"Phil, turn that trash off!" How many times I must have said that during the first couple months of college, when my roommate put his R.E.M. records on the turntable (we had turntables back then).
This was before the group's breakthrough hit album Document, and I couldn't stand the infernal stuff he had brought with him from his elite New England boarding school. I was a beach kid from Ft. Lauderdale, raised on mainstream FM radio, and my world was pretty narrow. But, sure enough, by December of that year I was really liking R.E.M., and by March they were my favorite group. Now that R.E.M. is ending an amazing 31 years, that experience stands out as an early lesson in how new markets form. Here are six lessons to take away from their story:
1. New Markets Form through Networks -- Phil had caught on to R.E.M. through his fellow boarding school students, and some progressive soul must have been the first apostle of the band there. I learned from Phil, and the summer after freshman year I proselytized about R.E.M. to my beach crowd. FM radio picked up the band afterward, in my personal opinion after its best work was already behind it (cue howls of reader protest). New markets tend to get started that way -- a narrow group of foothold users takes up the innovation, people see the new offering being used firsthand and try it themselves, and then mainstream sales channels catch on. The iPad is the exception, not the rule; personal or B2B networks are essential to the first success of truly novel offerings.
2. New Leaders Stand Out -- Really new propositions tend not to form through a slow evolution of established leaders. Rather they are heralded by a vanguard of new firms grabbing attention through being so different. If R.E.M. had done mainstream 80's rock with a few interesting twists, they might not have gotten very far. The competition was too intense. Instead, they were noted for setting off in a totally different direction, even if it took laggards like me a while to recognize how brilliant that direction was. In many markets, the established leaders manage to embrace the new wave and co-opt it. Netbooks were supposed to disrupt PCs, until PC makers started building them in droves. A musical sound is more unique than a netbook, and R.E.M. was forever associated with the tastes it helped to form.
3. Cultivate the Foothold -- Rather than taming its sound early-on for the mainstream, R.E.M. catered to its concentrated but intensely loyal fans. The band released Dead Letter Office before Document, and the former collection of B-sides and previously unreleased material was definitely not made for American Top 40. R.E.M.'s fans, like Phil, helped to popularize its sound to the point that Document could be recognized for the amazing album that it was.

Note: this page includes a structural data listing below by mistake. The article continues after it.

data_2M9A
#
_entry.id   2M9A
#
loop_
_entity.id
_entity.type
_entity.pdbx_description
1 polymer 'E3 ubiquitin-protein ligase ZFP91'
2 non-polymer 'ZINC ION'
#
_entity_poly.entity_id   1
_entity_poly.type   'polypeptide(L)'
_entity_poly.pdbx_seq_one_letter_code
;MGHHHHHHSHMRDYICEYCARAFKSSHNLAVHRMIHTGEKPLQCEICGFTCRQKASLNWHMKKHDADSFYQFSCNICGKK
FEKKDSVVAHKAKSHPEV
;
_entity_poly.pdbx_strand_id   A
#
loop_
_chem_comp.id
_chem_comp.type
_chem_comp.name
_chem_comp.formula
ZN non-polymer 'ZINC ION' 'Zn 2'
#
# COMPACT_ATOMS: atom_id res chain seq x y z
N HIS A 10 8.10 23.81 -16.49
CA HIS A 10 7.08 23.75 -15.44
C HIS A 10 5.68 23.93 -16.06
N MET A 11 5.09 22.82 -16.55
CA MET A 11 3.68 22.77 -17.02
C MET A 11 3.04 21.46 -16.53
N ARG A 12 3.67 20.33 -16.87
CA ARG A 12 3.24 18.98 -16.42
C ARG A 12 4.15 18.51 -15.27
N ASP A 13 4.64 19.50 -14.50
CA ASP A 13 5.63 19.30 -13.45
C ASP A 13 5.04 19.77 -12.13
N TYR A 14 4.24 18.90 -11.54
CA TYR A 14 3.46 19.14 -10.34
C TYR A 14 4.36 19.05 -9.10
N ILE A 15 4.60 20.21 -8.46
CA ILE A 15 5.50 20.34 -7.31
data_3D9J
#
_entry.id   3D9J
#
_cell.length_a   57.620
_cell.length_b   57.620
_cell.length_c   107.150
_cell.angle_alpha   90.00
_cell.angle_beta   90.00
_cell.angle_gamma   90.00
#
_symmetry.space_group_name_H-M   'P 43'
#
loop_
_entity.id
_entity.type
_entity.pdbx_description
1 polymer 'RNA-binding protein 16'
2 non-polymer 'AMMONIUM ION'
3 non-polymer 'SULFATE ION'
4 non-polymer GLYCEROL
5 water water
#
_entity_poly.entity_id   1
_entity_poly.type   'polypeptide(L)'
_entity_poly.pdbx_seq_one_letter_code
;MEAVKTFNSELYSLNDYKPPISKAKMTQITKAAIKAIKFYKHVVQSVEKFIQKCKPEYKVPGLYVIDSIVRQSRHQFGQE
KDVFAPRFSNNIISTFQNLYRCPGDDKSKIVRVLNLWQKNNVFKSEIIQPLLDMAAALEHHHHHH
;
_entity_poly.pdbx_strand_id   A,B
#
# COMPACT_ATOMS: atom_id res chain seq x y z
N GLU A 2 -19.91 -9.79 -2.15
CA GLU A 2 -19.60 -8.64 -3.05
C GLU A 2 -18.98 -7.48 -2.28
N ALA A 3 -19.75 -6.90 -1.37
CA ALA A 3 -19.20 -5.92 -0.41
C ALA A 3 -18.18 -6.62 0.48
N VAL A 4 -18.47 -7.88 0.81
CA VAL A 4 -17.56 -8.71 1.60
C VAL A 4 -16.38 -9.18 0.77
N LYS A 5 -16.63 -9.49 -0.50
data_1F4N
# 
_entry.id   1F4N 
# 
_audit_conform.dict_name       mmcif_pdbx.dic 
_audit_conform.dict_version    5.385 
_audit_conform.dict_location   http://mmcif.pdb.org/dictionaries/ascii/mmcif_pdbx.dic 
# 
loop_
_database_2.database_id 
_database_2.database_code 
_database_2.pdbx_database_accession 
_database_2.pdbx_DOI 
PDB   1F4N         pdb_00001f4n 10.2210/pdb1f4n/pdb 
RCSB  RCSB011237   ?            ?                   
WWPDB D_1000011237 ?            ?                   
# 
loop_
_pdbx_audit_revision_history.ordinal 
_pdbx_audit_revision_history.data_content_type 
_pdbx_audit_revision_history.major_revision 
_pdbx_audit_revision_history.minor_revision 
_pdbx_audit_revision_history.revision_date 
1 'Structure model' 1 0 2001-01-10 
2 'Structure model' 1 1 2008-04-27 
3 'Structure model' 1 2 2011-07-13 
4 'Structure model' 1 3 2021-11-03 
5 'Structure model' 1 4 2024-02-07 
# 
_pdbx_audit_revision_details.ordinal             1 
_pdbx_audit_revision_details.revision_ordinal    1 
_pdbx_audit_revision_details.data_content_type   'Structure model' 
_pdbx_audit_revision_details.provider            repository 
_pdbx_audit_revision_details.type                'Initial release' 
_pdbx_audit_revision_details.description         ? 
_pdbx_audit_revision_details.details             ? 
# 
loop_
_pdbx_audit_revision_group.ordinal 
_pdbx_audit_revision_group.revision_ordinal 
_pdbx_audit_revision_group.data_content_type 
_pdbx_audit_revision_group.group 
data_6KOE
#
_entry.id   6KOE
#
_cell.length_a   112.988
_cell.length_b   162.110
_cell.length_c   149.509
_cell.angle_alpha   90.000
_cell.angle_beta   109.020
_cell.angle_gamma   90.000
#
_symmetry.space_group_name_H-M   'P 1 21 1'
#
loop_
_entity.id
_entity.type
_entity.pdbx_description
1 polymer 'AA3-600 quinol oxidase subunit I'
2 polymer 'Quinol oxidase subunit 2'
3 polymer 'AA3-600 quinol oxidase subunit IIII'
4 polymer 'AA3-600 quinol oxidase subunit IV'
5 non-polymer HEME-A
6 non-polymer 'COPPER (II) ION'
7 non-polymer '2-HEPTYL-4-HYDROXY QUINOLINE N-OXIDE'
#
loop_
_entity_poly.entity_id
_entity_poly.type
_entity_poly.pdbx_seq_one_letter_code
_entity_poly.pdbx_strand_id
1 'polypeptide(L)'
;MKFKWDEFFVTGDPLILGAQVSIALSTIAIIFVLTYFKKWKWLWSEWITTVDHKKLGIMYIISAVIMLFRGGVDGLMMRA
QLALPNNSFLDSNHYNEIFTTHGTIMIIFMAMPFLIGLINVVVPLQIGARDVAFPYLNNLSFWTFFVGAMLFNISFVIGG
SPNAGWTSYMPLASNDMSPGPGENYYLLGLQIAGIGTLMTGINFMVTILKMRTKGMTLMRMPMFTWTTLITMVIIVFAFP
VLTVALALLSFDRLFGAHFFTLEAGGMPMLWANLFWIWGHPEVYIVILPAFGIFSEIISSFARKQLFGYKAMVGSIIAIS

4. When Success Comes, It Can Be Fast -- The design of the bicycle was tinkered with for decades before the contraption became a runaway hit in the late 1800s. Marconi created his first radio receiver 25 years before the devices became hugely popular in the 1920s. Bill Gates demonstrated a tablet computer at a trade show in 2000. Great ideas can take a while to be refined and win over their first early users, but when the idea's development and the trajectory of popular tastes intersect, success can happen lightning fast. R.E.M. patiently built its fan base and repertoire before its breakthrough; it's "overnight success" was anything but.
5. Stay Flexible -- Too many early leaders of new markets stick to the formula that first won them success. Having pioneered the smartphone, RIM kept making sleeker Blackberry models, until the market shifted to embrace something completely different. R.E.M. deserves huge credit for changing its sound with Green, the group's follow-up album to Document. Then they did it again with their next album, Out of Time, using instruments including the organ and mandolin. The group understood that it had released a genie from a bottle, unleashing a fast change in musical tastes. It kept pace.
6. Know Your Lifecycle -- So many business success stories become one-trick ponies. Think of Starbucks and Home Depot, doing what they've always done quite well but no longer generating spectacular growth. Decisions such as Netflix's recent move to jettison its DVD-by-mail business are incredibly rare. Far more frequently, yesterday's vibrant firms become today's Goliaths and tomorrow's has-beens. R.E.M. was too great to fade into irrelevance.
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NEW MARKETS ADVISORS